- Special Sections
- Public Notices
By the N.C. Wildlife
The N.C. Wildlife Resources Commission will offer a special fly-fishing weekend for women through the Becoming an Outdoors Woman program on March 9-11 in the mountains.
Activities will be at the Pisgah Center for Wildlife Education and Davidson River Campground, south of Asheville near Brevard in Transylvania County. The registration fee is $125, with partial scholarships available.
“It doesn’t matter what skill level or previous experience you have,” said B.B. Gillen, outdoor skills coordinator for the commission. “This weekend is tailored for individuals, so each angler will gain new skills and improve techniques, and learn about an angler’s important role in conservation on mountain streams.”
The workshop will take place rain or shine. March can be cool or even cold, so appropriate dress is advised. Fly-fishing equipment will be provided, but participants can bring their own gear.
Gillen also recommended sunscreen, insect repellent, rain gear, a folding chair, hat and water bottle, along with outdoor clothes, shoes, socks, toiletries, flashlight, linens and, if camping, a tent. Optional non-camping, lodging opportunities are conveniently located nearby.
Becoming an Outdoors-Woman is an international program in which women 18 years old and up can learn outdoor skills through hands-on experiences.
In North Carolina, Becoming an Outdoors Woman workshops take place across the state and provide instruction on fishing, hunter safety, target shooting, archery, canoeing, motorboat safety, outdoor cooking, tracking and map-and-compass skills.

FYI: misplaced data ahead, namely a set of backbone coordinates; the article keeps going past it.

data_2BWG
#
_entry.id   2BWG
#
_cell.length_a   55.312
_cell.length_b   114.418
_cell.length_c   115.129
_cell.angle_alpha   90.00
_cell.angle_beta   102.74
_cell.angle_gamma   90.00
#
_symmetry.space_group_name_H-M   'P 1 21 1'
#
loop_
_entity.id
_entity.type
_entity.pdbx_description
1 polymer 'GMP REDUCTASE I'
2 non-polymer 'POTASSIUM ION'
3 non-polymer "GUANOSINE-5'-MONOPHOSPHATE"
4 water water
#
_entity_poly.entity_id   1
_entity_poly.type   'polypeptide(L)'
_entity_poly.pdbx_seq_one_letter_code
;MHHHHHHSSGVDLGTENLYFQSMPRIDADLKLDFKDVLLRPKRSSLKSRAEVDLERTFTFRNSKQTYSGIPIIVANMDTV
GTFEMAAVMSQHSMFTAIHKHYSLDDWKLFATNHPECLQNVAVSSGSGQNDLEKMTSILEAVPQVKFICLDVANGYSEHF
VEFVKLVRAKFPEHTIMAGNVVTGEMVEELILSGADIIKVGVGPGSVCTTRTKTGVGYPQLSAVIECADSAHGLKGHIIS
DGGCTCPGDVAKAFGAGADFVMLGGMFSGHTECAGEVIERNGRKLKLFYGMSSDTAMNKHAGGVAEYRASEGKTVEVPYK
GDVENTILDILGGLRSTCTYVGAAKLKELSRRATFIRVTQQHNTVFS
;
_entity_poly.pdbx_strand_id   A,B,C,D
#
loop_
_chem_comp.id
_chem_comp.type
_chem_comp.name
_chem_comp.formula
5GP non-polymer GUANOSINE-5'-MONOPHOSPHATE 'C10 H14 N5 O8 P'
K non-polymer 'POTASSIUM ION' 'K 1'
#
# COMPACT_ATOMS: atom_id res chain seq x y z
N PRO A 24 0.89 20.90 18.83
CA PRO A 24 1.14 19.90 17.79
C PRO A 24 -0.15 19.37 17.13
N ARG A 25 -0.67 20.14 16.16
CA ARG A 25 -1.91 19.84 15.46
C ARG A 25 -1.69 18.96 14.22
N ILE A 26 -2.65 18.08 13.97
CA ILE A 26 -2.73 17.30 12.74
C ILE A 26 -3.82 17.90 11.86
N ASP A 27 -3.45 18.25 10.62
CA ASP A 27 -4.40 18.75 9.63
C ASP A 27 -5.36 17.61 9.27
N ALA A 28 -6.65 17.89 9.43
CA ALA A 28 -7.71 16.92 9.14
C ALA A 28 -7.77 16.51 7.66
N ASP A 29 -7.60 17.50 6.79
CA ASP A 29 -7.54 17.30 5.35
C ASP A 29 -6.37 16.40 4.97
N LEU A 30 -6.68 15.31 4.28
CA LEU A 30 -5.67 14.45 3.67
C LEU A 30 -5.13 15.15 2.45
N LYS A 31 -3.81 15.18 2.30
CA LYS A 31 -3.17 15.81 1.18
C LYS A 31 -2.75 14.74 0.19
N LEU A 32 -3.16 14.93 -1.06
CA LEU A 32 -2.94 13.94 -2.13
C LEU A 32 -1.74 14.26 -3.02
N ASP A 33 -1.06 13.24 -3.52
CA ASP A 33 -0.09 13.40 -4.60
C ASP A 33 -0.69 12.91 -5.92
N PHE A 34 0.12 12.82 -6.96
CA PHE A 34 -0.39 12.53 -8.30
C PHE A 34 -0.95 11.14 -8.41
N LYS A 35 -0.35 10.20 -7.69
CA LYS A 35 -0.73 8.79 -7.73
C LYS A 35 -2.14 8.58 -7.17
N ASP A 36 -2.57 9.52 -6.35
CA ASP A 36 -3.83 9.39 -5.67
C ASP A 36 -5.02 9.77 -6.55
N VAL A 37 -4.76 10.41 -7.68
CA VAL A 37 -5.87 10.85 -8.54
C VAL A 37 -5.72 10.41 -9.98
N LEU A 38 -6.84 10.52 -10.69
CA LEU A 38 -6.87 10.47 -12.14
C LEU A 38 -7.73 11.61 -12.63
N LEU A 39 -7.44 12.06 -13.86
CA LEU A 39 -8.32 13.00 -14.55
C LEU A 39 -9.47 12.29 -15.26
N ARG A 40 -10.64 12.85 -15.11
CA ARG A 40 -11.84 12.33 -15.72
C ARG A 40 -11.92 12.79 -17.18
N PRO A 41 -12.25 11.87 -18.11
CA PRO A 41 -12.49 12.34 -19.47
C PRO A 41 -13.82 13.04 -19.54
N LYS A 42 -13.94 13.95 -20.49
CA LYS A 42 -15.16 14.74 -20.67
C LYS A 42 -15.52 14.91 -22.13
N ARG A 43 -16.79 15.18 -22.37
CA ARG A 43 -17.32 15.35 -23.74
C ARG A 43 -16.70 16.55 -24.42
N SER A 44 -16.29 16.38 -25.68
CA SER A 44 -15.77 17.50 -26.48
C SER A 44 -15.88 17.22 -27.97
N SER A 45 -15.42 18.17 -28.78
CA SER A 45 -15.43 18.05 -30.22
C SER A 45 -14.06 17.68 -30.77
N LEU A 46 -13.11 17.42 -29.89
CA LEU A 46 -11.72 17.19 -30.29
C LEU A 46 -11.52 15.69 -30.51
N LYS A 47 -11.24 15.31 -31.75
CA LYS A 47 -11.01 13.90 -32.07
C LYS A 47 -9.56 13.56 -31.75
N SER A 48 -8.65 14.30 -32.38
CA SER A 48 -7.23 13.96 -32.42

For more information on the fly-fishing weekend, gift certificates and scholarship opportunities, contact Gillen at 919-218-3638 or email@example.com.
Shooting sports clinic
The N.C. Wildlife Resources Commission, in cooperation with the Deep River Sporting Clays and Shooting School, will have a free shooting sports 101 clinic 6-8 p.m. Feb. 9 at the Centennial Campus Center for Wildlife Education.
There will be a learning session taught in an auditorium, but with no live firing practice.
“This free clinic is ideal for anyone wanting to take up sporting clay competition or hunters who want to improve their skills,” said Kelsey Obernuefemann, a wildlife education specialist with the Wildlife Commission. “While participants will not be firing live rounds, the educational and safety components of the clinic will benefit everyone who attends.”
Experienced staff from the Deep River Sporting Clays and Shooting School will provide instruction on safety, equipment, ammo and firearms, as well as the various types of shooting sports, including trap, skeet and sporting clays.
The school, in Sanford, is rated by the National Shooting Sports Foundation as a four-star range.
The Centennial Campus Center for Wildlife Education is one of four learning facilities operated by the Wildlife Commission.
The center is on the first floor of the Wildlife Commission headquarters at 1751 Varsity Drive on N.C. State University’s Centennial Campus in Raleigh. Interactive exhibits at the center highlight Piedmont wildlife species and habitats.
For more information, go to http://www.ncwildlife.org/Learning/EducationCenters/Centennial.asp